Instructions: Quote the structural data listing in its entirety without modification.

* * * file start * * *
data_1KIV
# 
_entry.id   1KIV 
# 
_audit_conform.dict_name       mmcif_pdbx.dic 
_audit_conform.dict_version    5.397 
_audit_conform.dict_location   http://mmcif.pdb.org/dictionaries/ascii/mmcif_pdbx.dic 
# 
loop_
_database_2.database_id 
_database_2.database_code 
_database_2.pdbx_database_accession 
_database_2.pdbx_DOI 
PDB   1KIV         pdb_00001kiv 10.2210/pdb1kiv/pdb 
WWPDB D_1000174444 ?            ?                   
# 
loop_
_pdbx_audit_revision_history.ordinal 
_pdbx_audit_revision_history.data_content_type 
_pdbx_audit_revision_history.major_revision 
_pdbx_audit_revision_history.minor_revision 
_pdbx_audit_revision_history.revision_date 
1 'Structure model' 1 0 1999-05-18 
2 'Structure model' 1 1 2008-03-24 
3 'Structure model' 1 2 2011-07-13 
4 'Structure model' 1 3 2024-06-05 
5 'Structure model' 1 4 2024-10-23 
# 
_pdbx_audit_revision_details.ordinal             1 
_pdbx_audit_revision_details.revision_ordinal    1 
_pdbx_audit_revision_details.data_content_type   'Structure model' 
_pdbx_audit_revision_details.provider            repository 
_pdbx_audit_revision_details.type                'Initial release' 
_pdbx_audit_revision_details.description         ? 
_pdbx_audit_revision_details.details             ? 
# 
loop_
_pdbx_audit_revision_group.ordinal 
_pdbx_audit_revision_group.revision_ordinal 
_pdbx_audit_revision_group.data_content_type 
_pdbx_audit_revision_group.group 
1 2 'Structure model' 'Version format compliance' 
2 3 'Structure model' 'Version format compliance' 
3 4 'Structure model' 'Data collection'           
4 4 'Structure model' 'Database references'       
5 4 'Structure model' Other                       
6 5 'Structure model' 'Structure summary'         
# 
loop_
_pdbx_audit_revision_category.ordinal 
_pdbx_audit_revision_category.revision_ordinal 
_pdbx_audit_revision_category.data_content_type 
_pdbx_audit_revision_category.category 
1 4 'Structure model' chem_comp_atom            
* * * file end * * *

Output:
data_1KIV
# 
_entry.id   1KIV 
# 
_audit_conform.dict_name       mmcif_pdbx.dic 
_audit_conform.dict_version    5.397 
_audit_conform.dict_location   http://mmcif.pdb.org/dictionaries/ascii/mmcif_pdbx.dic 
# 
loop_
_database_2.database_id 
_database_2.database_code 
_database_2.pdbx_database_accession 
_database_2.pdbx_DOI 
PDB   1KIV         pdb_00001kiv 10.2210/pdb1kiv/pdb 
WWPDB D_1000174444 ?            ?                   
# 
loop_
_pdbx_audit_revision_history.ordinal 
_pdbx_audit_revision_history.data_content_type 
_pdbx_audit_revision_history.major_revision 
_pdbx_audit_revision_history.minor_revision 
_pdbx_audit_revision_history.revision_date 
1 'Structure model' 1 0 1999-05-18 
2 'Structure model' 1 1 2008-03-24 
3 'Structure model' 1 2 2011-07-13 
4 'Structure model' 1 3 2024-06-05 
5 'Structure model' 1 4 2024-10-23 
# 
_pdbx_audit_revision_details.ordinal             1 
_pdbx_audit_revision_details.revision_ordinal    1 
_pdbx_audit_revision_details.data_content_type   'Structure model' 
_pdbx_audit_revision_details.provider            repository 
_pdbx_audit_revision_details.type                'Initial release' 
_pdbx_audit_revision_details.description         ? 
_pdbx_audit_revision_details.details             ? 
# 
loop_
_pdbx_audit_revision_group.ordinal 
_pdbx_audit_revision_group.revision_ordinal 
_pdbx_audit_revision_group.data_content_type 
_pdbx_audit_revision_group.group 
1 2 'Structure model' 'Version format compliance' 
2 3 'Structure model' 'Version format compliance' 
3 4 'Structure model' 'Data collection'           
4 4 'Structure model' 'Database references'       
5 4 'Structure model' Other                       
6 5 'Structure model' 'Structure summary'         
# 
loop_
_pdbx_audit_revision_category.ordinal 
_pdbx_audit_revision_category.revision_ordinal 
_pdbx_audit_revision_category.data_content_type 
_pdbx_audit_revision_category.category 
1 4 'Structure model' chem_comp_atom            